Beyond privacy policies: Practical privacy for websites and mobile apps

Posting a privacy policy is not enough. Here's practical advice for privacy on websites and mobile apps.

In this environment of growing attention to the risks of data security breaches, and in the midst of an explosion of mobile applications that make data storage an increasingly far-flung proposition, many organizations assume that the first line of defense for a company with a website or a mobile app is a good privacy policy.

In its March 26, 2012, report on privacy policy guidelines, "Protecting Consumer Privacy in an Era of Rapid Change," the Federal Trade Commission (FTC) made a number of recommendations that will affect the content of privacy policies going forward. In December, the FTC followed up those recommendations with significant changes to the Children's Online Privacy Protection Rule, and in January 2013, California's attorney general issued recommendations for privacy practices for developers of mobile applications to observe. The bottom line is that posting a privacy policy is not enough. At a minimum, companies with websites or mobile apps should be aware of the following:

  1. The most important thing about a privacy policy is that it accurately reflect actual practice. The FTC does not dictate the contents of a privacy policy, but it can -- and does -- bring enforcement actions where companies with websites or mobile apps do not adhere to the privacy policies they post.
  2. When a privacy policy is revised, information collected under the previous policy cannot be used or disclosed pursuant to the terms of a (more liberal) revised policy, without the consent of the consumer. This means that a company with a website or mobile app must keep track of what personally identifiable information is collected under each revision of its policy. 
  3. Where the user "clicks" his/her consent to a website's Terms of Use or Privacy Policy, they are more likely to be found enforceable than where no affirmative action is required. Wherever possible, a company with a website or mobile app should locate a link to its privacy policy at those points where personal information is collected and require agreement at the time that information is submitted. 
  4. The company will need to require that third parties who will see personal information of visitors (Web hosts, for example) agree in writing to keep that personal information confidential and secure. 

Managing the risk

But to effectively manage the risk associated with collecting, storing and using personal information, a company with a website or a mobile app -- indeed, every organization that collects personal information -- should do much more than simply post a privacy policy. For example, the organization should take the following actions:

  • Identify what personal data the organization has in its possession, and where (including laptops and portable devices), and evaluate whether some of it could be deleted;
  • Include in its inquiry information collected offline as well as that collected online;
  • Focus on all information that can reasonably be linked to a consumer, or a computer or a device, because the traditional distinction between personally identifiable information and non-personally identifiable information has become blurred;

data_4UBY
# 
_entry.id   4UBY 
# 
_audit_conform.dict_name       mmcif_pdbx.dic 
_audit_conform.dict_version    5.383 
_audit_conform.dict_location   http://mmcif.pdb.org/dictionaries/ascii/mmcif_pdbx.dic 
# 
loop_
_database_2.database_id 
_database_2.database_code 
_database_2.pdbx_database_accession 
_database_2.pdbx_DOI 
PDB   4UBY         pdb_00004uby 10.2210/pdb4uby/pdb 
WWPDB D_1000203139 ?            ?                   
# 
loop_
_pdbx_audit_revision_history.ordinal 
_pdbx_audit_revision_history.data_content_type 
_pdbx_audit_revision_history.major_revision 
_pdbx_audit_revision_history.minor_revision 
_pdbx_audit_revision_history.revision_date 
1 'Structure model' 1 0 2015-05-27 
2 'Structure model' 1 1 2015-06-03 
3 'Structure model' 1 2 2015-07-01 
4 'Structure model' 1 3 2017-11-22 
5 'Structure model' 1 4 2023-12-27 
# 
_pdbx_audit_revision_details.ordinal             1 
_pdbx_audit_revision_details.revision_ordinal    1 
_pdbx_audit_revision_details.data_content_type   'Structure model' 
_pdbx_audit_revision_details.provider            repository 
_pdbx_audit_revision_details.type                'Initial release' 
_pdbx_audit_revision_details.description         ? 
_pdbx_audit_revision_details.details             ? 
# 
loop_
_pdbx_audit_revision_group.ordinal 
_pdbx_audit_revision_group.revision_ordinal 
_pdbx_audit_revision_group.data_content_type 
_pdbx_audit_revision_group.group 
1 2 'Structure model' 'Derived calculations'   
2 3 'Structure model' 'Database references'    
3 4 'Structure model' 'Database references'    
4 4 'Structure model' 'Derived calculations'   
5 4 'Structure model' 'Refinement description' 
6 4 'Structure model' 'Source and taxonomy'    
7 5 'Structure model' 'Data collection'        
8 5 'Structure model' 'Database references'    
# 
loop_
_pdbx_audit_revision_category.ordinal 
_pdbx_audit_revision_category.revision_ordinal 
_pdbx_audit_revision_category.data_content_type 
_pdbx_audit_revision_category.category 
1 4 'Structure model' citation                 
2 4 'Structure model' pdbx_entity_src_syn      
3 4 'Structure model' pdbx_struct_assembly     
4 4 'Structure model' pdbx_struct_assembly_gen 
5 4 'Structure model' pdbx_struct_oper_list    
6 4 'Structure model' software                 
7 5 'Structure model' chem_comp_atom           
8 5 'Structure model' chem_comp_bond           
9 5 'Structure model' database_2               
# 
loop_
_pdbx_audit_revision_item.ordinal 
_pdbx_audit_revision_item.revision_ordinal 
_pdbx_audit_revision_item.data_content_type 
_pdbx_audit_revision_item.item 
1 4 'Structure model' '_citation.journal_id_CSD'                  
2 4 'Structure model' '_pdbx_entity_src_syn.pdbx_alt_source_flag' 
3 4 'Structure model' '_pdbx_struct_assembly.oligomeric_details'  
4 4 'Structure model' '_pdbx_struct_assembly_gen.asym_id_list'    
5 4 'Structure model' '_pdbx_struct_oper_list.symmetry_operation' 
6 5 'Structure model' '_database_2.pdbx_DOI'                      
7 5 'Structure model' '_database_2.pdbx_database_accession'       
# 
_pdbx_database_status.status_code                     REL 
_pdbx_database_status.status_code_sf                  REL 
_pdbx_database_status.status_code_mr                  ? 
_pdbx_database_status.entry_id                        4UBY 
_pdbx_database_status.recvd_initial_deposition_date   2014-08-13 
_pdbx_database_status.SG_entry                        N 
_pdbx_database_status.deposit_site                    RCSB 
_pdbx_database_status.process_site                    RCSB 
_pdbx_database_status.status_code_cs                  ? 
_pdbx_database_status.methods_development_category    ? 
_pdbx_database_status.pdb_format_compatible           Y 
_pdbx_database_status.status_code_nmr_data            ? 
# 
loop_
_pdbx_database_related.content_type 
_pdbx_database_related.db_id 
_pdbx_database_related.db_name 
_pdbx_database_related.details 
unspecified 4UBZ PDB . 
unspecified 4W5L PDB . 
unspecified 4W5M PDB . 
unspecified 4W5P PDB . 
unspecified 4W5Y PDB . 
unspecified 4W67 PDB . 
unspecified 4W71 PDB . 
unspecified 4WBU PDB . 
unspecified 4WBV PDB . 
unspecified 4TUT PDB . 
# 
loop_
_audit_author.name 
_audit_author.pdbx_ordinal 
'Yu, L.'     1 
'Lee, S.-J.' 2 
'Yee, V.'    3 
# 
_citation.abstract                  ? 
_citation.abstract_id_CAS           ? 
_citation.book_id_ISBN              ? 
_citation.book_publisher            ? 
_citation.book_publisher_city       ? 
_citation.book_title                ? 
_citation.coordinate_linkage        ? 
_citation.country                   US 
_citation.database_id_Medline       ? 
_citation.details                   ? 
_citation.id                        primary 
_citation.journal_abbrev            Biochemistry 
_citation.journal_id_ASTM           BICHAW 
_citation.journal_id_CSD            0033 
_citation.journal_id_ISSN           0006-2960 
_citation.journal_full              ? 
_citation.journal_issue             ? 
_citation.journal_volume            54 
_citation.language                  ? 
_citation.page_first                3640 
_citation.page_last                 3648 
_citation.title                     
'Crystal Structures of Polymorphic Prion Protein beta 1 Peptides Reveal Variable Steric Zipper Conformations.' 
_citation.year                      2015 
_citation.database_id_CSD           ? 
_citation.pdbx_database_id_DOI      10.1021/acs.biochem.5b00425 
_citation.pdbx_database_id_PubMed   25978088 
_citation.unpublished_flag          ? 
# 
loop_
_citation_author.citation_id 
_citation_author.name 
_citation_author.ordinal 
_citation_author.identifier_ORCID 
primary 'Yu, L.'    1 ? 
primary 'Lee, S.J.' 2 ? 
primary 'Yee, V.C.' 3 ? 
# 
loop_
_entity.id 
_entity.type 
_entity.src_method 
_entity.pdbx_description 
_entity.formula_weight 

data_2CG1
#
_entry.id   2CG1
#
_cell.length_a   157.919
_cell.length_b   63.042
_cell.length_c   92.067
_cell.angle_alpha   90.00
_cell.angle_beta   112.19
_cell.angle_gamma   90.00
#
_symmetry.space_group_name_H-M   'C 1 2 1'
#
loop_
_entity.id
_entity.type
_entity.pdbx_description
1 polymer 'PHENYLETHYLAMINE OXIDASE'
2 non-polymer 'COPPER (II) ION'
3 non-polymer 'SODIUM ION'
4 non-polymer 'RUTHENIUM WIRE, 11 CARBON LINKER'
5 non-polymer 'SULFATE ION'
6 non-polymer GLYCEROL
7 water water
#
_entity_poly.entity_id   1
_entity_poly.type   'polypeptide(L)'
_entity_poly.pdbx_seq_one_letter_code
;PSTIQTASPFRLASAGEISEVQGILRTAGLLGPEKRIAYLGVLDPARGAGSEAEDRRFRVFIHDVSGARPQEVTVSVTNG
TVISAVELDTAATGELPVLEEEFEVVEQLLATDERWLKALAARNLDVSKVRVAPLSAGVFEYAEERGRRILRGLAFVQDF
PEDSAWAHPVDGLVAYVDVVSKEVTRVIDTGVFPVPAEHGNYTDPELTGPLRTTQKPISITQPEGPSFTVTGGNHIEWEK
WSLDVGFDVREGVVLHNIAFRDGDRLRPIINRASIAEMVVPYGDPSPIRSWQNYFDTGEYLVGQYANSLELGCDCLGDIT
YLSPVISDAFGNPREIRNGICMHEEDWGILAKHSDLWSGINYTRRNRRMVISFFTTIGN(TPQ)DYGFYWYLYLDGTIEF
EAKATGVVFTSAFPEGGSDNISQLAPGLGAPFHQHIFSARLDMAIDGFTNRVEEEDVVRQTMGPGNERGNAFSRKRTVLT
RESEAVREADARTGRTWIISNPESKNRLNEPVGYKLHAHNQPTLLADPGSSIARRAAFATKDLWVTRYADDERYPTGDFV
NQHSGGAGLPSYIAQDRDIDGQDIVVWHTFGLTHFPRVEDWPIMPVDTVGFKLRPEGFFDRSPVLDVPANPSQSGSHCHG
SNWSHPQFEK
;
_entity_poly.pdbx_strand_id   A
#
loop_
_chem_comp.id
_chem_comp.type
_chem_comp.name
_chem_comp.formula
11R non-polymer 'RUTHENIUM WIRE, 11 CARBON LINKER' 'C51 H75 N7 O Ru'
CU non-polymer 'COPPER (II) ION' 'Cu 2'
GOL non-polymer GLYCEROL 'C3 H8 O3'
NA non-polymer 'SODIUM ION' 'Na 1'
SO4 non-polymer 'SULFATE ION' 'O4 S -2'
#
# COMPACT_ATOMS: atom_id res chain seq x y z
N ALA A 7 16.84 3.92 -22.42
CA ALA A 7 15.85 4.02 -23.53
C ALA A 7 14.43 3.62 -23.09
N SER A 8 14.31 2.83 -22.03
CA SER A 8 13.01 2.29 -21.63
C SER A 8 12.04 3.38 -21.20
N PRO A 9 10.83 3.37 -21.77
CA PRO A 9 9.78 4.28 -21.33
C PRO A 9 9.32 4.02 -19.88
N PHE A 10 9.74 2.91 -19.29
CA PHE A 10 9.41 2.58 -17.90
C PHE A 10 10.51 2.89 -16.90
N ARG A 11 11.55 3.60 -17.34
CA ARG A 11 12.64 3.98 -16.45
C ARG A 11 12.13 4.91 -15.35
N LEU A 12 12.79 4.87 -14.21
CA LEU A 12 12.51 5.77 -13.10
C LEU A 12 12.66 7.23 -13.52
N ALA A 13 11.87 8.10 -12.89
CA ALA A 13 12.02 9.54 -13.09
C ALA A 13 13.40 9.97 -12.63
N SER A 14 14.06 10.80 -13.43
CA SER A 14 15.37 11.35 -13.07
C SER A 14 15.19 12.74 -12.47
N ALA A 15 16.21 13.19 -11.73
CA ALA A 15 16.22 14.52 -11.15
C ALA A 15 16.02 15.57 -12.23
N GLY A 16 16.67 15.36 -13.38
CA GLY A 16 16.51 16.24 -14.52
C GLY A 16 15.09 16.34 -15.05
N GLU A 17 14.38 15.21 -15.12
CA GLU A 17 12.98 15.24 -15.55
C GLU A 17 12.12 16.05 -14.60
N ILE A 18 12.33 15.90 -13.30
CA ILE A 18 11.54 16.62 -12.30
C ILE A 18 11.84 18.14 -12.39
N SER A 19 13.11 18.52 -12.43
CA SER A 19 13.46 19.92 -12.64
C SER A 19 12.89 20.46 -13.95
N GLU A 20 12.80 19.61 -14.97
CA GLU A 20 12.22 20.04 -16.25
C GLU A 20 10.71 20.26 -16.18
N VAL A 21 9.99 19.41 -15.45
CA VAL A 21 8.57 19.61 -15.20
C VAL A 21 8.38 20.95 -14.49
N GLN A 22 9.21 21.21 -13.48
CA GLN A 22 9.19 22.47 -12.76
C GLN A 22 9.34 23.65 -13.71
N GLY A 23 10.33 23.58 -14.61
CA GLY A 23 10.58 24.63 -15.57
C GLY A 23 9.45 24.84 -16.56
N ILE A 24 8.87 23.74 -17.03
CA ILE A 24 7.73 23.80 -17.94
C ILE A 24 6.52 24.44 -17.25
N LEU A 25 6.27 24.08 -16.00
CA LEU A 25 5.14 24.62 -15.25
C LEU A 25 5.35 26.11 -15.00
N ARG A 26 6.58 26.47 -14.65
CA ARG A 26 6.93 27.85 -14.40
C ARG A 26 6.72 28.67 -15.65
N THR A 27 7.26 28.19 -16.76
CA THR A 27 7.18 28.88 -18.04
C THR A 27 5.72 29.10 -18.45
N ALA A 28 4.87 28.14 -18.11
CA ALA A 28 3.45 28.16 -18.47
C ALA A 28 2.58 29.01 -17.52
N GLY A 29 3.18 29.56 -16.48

• Limit the information it collects (online and by other means) to what is necessary for the purpose for which it is collected, use the information collected only for that purpose, limit disclosure of the information to those with a need to use it for the purpose, retain it only as long as is necessary to fulfill the purpose and delete it when it is no longer needed;
  • Identify foreseeable threats to the organization's information and its underlying information systems. Many of these threats are not exotic, but include the mishandling of passwords and thumb-drives, along with potential loss of information during document disposal, transport of personal information from one point to another, remote access and overseas travel;
  • Assess its administrative, physical and technical information security controls (including record retention policies) currently in place, and improve them where necessary or desirable;
  • Develop and test specific procedures for responding to a security breach;
  • Address privacy at every stage in the development of its products and services, and in its overall operations;
  • Review its contractual arrangements with service providers that have access to personal information (including cloud computing arrangements), and be sure such service providers have agreed in writing to protect the confidentiality, integrity and availability of that personal information;
  • Designate a person to be responsible for the implementation and effectiveness of the organization's privacy efforts;
  • Communicate the importance of data security throughout the organization, and train those responsible for the handling of personal information;
  • Consider the use of privacy-enhancing technologies (PETs), such as encryption;
  • Review and update the organization's policies and procedures annually, and also in conjunction with any change in business processes that affects the security of personal information (such as outsourcing call center functions); and
  • Recognize that other countries address data security differently than the U.S. If the organization collects personal information from individuals outside the U.S., via its website, mobile or otherwise, it will need to be sure it obtains their consent or otherwise complies with applicable law.

An organization that takes the steps outlined above will be more likely to prevent a security breach, and better prepared in the event one occurs, than one that posts a privacy policy but does no more.

This was first published in May 2013

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